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PLoS Genet. 2018 Dec 7;14(12):e1007806. doi: 10.1371/journal.pgen.1007806. eCollection 2018 Dec.

Conserved mRNA-granule component Scd6 targets Dhh1 to repress translation initiation and activates Dcp2-mediated mRNA decay in vivo.

Author information

1
Eunice Kennedy Shriver National Institute of Child Health and Development, National Institutes of Health, Bethesda, MD, United States of America.
2
Department of Microbiology and Physiological Systems, University of Massachusetts Medical School, Worcester, MA, United States of America.

Abstract

Scd6 protein family members are evolutionarily conserved components of translationally silent mRNA granules. Yeast Scd6 interacts with Dcp2 and Dhh1, respectively a subunit and a regulator of the mRNA decapping enzyme, and also associates with translation initiation factor eIF4G to inhibit translation in cell extracts. However, the role of Scd6 in mRNA turnover and translational repression in vivo is unclear. We demonstrate that tethering Scd6 to a GFP reporter mRNA reduces mRNA abundance via Dcp2 and suppresses reporter mRNA translation via Dhh1. Thus, in a dcp2Δ mutant, tethered Scd6 reduces GFP protein expression with little effect on mRNA abundance, whereas tethered Scd6 has no impact on GFP protein or mRNA expression in a dcp2Δ dhh1Δ double mutant. The conserved LSm domain of Scd6 is required for translational repression and mRNA turnover by tethered Scd6. Both functions are enhanced in a ccr4Δ mutant, suggesting that the deadenylase function of Ccr4-Not complex interferes with a more efficient repression pathway enlisted by Scd6. Ribosome profiling and RNA-Seq analysis of scd6Δ and dhh1Δ mutants suggests that Scd6 cooperates with Dhh1 in translational repression and turnover of particular native mRNAs, with both processes dependent on Dcp2. Our results suggest that Scd6 can (i) recruit Dhh1 to confer translational repression and (ii) activate mRNA decapping by Dcp2 with attendant degradation of specific mRNAs in vivo, in a manner dependent on the Scd6 LSm domain and modulated by Ccr4.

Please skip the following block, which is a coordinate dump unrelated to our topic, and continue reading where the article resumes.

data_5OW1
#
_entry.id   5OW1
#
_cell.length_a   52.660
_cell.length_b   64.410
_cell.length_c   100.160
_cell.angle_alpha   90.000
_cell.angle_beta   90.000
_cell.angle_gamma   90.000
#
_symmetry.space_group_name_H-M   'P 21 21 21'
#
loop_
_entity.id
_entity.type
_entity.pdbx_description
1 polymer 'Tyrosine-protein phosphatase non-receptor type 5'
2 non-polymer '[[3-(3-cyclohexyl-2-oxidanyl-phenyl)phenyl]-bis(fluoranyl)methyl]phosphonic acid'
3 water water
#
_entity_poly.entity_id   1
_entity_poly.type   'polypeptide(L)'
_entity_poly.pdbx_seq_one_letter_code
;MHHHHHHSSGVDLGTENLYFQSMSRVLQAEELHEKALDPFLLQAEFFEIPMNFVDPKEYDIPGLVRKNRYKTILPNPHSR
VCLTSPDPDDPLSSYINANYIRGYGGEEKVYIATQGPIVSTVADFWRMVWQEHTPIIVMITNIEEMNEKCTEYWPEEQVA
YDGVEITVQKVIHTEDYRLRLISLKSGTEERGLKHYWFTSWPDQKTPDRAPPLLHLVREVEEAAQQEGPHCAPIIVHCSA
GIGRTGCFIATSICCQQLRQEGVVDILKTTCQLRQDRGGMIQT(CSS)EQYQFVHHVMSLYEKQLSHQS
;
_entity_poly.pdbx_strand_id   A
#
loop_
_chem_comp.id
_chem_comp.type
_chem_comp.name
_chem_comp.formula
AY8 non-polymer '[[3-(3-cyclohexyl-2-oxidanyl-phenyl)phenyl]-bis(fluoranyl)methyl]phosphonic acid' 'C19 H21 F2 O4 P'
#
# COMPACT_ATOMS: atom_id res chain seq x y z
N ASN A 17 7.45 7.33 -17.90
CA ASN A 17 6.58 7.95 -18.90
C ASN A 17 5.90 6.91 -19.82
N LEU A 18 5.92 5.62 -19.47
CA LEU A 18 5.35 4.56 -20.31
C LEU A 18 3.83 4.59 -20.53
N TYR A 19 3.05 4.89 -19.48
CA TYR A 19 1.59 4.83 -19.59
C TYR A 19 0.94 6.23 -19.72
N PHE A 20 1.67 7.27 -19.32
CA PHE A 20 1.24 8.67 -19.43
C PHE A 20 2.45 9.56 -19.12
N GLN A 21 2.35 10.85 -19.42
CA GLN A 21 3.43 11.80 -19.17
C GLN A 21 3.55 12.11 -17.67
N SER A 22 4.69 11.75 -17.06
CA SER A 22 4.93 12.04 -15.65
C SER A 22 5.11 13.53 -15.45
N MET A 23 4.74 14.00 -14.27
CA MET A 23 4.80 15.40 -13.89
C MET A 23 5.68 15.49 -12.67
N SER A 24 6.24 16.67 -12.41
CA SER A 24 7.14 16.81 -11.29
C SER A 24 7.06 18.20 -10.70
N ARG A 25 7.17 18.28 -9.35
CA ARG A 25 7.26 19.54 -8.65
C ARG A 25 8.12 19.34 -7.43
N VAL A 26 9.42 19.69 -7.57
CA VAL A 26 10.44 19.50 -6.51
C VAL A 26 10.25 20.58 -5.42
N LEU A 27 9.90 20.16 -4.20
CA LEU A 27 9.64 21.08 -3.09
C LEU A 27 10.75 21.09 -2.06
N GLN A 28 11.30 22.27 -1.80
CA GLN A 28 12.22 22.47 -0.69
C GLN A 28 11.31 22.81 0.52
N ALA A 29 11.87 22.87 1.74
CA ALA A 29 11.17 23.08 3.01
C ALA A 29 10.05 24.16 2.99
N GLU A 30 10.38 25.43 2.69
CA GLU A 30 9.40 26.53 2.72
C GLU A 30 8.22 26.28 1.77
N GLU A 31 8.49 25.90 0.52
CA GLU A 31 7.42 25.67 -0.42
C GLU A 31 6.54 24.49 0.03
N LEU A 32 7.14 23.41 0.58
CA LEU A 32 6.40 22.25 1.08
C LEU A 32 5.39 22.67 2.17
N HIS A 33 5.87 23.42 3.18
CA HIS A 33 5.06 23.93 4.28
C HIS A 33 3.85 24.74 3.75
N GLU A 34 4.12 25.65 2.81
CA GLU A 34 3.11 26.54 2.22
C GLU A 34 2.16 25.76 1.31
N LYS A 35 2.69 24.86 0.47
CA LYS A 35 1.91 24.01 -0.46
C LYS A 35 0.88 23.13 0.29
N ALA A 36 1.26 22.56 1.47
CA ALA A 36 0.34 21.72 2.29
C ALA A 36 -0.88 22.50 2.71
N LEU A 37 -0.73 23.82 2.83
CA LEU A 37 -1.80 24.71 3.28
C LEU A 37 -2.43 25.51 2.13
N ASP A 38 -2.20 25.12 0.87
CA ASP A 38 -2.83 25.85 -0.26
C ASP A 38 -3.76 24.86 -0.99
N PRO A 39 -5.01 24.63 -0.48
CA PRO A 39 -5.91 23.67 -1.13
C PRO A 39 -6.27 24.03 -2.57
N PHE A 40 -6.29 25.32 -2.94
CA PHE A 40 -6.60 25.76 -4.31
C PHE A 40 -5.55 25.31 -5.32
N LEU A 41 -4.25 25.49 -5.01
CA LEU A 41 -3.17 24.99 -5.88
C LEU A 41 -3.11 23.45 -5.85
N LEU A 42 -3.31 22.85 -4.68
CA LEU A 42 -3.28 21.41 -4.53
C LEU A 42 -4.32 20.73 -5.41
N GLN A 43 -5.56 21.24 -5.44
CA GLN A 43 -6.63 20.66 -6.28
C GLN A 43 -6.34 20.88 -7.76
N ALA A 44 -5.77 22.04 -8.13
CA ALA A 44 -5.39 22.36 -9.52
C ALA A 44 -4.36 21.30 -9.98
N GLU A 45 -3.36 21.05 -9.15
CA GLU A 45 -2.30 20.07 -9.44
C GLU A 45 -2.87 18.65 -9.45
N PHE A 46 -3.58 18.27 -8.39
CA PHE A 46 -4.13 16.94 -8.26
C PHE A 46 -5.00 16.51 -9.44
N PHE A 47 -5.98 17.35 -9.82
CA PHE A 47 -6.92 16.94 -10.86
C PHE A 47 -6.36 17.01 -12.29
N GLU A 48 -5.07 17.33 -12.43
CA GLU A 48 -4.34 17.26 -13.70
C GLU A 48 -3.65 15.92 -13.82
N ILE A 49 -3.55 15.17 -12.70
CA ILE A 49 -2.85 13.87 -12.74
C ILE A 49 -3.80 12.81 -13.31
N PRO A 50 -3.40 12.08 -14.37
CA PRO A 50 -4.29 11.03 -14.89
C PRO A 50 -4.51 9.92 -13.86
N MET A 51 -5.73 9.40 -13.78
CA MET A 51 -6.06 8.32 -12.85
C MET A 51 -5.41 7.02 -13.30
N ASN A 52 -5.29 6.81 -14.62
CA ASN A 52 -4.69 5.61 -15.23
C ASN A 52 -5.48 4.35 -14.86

PMID:
30532217
PMCID:
PMC6307823
DOI:
10.1371/journal.pgen.1007806
[Indexed for MEDLINE]
Free PMC Article

Conflict of interest statement

The authors have declared that no competing interests exist.

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